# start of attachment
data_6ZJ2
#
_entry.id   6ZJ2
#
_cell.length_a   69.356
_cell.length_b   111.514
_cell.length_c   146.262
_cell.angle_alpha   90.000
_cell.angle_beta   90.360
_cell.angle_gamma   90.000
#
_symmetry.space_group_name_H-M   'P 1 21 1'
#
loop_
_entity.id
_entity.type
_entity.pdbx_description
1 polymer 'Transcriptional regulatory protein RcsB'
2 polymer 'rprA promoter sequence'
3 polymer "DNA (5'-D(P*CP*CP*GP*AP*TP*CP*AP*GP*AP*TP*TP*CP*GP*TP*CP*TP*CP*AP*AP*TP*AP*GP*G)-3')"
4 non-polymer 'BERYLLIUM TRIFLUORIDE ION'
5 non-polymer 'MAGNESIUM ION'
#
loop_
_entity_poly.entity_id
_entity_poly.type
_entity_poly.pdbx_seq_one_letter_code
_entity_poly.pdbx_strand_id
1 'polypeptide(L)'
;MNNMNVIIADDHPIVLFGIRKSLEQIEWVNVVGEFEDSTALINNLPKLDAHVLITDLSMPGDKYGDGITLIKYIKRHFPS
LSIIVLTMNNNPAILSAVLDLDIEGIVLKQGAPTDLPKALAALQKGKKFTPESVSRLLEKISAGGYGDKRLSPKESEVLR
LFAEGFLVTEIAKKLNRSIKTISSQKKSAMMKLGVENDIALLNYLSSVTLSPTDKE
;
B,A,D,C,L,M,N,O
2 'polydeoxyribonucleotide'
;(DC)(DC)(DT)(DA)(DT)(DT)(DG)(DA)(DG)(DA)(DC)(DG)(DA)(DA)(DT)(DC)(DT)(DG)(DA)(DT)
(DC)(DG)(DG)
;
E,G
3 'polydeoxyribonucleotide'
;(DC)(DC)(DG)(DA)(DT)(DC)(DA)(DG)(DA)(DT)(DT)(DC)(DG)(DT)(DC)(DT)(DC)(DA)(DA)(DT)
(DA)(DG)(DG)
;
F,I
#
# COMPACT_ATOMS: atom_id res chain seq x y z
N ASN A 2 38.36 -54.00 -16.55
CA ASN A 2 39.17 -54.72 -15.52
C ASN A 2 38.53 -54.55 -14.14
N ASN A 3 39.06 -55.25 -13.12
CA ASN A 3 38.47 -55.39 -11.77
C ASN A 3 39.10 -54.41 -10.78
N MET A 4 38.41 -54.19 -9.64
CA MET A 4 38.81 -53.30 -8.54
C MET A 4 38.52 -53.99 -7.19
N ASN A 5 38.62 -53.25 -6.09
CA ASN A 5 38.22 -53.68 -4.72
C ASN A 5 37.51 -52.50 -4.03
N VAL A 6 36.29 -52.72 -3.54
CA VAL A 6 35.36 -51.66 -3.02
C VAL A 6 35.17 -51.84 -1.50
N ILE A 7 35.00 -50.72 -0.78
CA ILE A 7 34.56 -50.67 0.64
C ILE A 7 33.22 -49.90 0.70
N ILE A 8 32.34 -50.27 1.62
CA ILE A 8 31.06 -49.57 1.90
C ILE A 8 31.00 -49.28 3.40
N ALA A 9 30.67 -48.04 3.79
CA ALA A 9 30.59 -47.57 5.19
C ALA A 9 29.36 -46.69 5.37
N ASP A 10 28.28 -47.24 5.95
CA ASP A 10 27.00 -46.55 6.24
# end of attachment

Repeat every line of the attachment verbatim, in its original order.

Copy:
data_6ZJ2
#
_entry.id   6ZJ2
#
_cell.length_a   69.356
_cell.length_b   111.514
_cell.length_c   146.262
_cell.angle_alpha   90.000
_cell.angle_beta   90.360
_cell.angle_gamma   90.000
#
_symmetry.space_group_name_H-M   'P 1 21 1'
#
loop_
_entity.id
_entity.type
_entity.pdbx_description
1 polymer 'Transcriptional regulatory protein RcsB'
2 polymer 'rprA promoter sequence'
3 polymer "DNA (5'-D(P*CP*CP*GP*AP*TP*CP*AP*GP*AP*TP*TP*CP*GP*TP*CP*TP*CP*AP*AP*TP*AP*GP*G)-3')"
4 non-polymer 'BERYLLIUM TRIFLUORIDE ION'
5 non-polymer 'MAGNESIUM ION'
#
loop_
_entity_poly.entity_id
_entity_poly.type
_entity_poly.pdbx_seq_one_letter_code
_entity_poly.pdbx_strand_id
1 'polypeptide(L)'
;MNNMNVIIADDHPIVLFGIRKSLEQIEWVNVVGEFEDSTALINNLPKLDAHVLITDLSMPGDKYGDGITLIKYIKRHFPS
LSIIVLTMNNNPAILSAVLDLDIEGIVLKQGAPTDLPKALAALQKGKKFTPESVSRLLEKISAGGYGDKRLSPKESEVLR
LFAEGFLVTEIAKKLNRSIKTISSQKKSAMMKLGVENDIALLNYLSSVTLSPTDKE
;
B,A,D,C,L,M,N,O
2 'polydeoxyribonucleotide'
;(DC)(DC)(DT)(DA)(DT)(DT)(DG)(DA)(DG)(DA)(DC)(DG)(DA)(DA)(DT)(DC)(DT)(DG)(DA)(DT)
(DC)(DG)(DG)
;
E,G
3 'polydeoxyribonucleotide'
;(DC)(DC)(DG)(DA)(DT)(DC)(DA)(DG)(DA)(DT)(DT)(DC)(DG)(DT)(DC)(DT)(DC)(DA)(DA)(DT)
(DA)(DG)(DG)
;
F,I
#
# COMPACT_ATOMS: atom_id res chain seq x y z
N ASN A 2 38.36 -54.00 -16.55
CA ASN A 2 39.17 -54.72 -15.52
C ASN A 2 38.53 -54.55 -14.14
N ASN A 3 39.06 -55.25 -13.12
CA ASN A 3 38.47 -55.39 -11.77
C ASN A 3 39.10 -54.41 -10.78
N MET A 4 38.41 -54.19 -9.64
CA MET A 4 38.81 -53.30 -8.54
C MET A 4 38.52 -53.99 -7.19
N ASN A 5 38.62 -53.25 -6.09
CA ASN A 5 38.22 -53.68 -4.72
C ASN A 5 37.51 -52.50 -4.03
N VAL A 6 36.29 -52.72 -3.54
CA VAL A 6 35.36 -51.66 -3.02
C VAL A 6 35.17 -51.84 -1.50
N ILE A 7 35.00 -50.72 -0.78
CA ILE A 7 34.56 -50.67 0.64
C ILE A 7 33.22 -49.90 0.70
N ILE A 8 32.34 -50.27 1.62
CA ILE A 8 31.06 -49.57 1.90
C ILE A 8 31.00 -49.28 3.40
N ALA A 9 30.67 -48.04 3.79
CA ALA A 9 30.59 -47.57 5.19
C ALA A 9 29.36 -46.69 5.37
N ASP A 10 28.28 -47.24 5.95
CA ASP A 10 27.00 -46.55 6.24